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Source: The post is based on the article “Central Electricity Authority notifies the National Electricity Plan for the period of 2022-32” published in the PIB on 31st May 2023
What is the News?
The Central Electricity Authority (CEA) has notified the National Electricity Plan (NEP) for the period of 2022-32.
About the National Electricity Plan (NEP)
As per section 3(4) of the Electricity Act, 2003, Central Electricity Authority has been mandated to prepare a National Electricity Plan (NEP) in accordance with the National Electricity Policy and notify such plan once in five years.
What are the key features of the National Electricity Plan (NEP) 2022-32?
Timeline: The plan includes a review of the last five years (2017-22), a detailed plan for the next five years (2022-27) and a prospective plan for the next five years (2027-32).
Peak demand and requirements: The projected All India peak electricity demand and electrical energy requirement is 277.2 GW and 1907.8 BU for 2026-27 and 366.4 GW and 2473.8 BU for 2031-32.
Note: The Energy Requirement & Peak Demand are inclusive of the impact due to increased adoption of Electric Vehicles, Installation of Solar roof tops, Production of Green hydrogen, Saubhagya scheme etc.
Fund requirements: The total fund requirement for generation capacity addition for the period 2022-2027 is estimated to be more than Rs. 14.54 lakh Crores and for the period 2027-2032 has been estimated to be more than Rs. 19.06 lakh Crores. Overall, funds to the tune of Rs. 33.60 lakh crore needed for power generation capacity addition from 2022-2032.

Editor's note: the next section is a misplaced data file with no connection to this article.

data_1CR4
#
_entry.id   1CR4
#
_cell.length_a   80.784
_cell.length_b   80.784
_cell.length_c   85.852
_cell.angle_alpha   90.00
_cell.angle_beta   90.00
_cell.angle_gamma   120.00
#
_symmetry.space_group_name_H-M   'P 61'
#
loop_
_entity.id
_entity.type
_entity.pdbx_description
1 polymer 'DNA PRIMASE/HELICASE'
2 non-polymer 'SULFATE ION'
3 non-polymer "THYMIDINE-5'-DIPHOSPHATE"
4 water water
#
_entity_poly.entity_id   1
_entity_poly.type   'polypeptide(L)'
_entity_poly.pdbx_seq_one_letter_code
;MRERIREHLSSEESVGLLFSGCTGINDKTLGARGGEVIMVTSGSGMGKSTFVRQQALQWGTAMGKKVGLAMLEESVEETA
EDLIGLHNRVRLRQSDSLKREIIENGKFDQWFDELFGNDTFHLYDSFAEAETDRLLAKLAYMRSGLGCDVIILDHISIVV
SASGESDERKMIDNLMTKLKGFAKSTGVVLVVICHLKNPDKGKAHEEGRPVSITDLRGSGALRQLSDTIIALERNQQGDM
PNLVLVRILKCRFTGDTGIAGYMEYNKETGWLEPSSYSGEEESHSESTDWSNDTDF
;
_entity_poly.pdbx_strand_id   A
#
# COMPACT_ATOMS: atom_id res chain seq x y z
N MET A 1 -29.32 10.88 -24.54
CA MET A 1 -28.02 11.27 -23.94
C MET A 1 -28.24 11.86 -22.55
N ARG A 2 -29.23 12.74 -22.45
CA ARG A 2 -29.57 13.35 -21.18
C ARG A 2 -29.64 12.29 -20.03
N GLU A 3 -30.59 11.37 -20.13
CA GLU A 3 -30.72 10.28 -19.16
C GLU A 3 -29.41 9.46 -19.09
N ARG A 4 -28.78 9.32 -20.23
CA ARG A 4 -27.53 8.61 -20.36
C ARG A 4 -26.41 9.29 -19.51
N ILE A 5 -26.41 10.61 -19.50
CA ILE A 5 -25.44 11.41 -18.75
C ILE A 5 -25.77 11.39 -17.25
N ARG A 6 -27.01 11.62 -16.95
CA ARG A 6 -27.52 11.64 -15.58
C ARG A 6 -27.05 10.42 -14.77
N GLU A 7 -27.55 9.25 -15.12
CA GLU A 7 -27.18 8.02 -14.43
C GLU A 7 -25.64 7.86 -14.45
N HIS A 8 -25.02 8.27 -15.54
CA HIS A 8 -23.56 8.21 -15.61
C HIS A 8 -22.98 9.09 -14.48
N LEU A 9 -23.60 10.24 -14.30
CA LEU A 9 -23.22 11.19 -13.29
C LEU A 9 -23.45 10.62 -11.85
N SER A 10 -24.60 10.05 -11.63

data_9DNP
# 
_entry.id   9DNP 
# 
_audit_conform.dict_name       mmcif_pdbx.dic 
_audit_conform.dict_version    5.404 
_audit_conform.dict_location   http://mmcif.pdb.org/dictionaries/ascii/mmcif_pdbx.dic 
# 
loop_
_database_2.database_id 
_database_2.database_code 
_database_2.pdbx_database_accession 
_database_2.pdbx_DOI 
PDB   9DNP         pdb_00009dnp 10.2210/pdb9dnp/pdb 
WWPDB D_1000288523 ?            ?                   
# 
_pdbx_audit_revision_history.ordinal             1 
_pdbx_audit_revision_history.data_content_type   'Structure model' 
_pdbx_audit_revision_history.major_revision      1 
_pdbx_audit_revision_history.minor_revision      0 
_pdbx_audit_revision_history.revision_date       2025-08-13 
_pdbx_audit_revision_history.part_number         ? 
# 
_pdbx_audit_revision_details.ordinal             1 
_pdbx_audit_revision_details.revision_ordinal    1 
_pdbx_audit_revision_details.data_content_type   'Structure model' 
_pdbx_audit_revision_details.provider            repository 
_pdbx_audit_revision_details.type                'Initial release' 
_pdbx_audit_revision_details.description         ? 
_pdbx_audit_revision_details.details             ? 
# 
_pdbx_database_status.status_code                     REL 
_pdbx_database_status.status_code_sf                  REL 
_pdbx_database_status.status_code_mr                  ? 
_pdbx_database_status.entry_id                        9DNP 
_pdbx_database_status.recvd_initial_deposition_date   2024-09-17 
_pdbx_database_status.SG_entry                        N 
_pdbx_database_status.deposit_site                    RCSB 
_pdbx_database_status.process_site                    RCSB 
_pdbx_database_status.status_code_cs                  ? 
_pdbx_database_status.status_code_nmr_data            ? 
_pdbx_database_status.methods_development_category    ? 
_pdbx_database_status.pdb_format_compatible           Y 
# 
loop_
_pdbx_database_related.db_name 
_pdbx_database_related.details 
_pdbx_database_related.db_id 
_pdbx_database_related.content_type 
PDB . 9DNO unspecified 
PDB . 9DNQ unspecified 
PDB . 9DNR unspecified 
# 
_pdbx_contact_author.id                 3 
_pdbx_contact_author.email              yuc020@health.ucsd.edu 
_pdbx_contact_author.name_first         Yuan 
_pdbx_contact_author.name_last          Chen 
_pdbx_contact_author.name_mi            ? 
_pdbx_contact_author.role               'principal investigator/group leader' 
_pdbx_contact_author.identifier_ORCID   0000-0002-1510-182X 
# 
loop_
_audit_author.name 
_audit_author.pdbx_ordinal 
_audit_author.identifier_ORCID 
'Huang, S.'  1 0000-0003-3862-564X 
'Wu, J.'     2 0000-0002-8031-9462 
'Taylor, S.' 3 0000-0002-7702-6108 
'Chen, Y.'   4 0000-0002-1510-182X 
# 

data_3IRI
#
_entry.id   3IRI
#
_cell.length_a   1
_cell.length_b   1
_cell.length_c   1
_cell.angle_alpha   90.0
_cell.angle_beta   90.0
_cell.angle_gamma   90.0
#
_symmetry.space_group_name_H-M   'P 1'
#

Increase in non-fossil-based energy: The share of non-fossil-based capacity is likely to increase to 57.4% by the end of 2026-27 and may likely to further increase to 68.4% by the end of 2031-32 from around 42.5% as on April’2023.
Reduction in emissions: The average emission factor is expected to reduce to 0.548 kg CO2/kWhnet in the year 2026-27 and to 0.430 kg CO2/kWhnet by the end of 2031-32.
Installed capacity vs generated power: Installed capacity does not perfectly translate into generated power as different sources of energy have varying efficiencies, and not all sources of power are available at all times. For instance, solar power is available only during the day and wind energy is dependent on climate vagaries.
So, the available power from renewable energy will only be around 35.04% of the total generated electricity by 2026-27 and 43.96% by 2031-32.
What are the challenges ahead in implementing National Electricity Plan?
|Read here: Challenges ahead in implementing National Electricity Plan|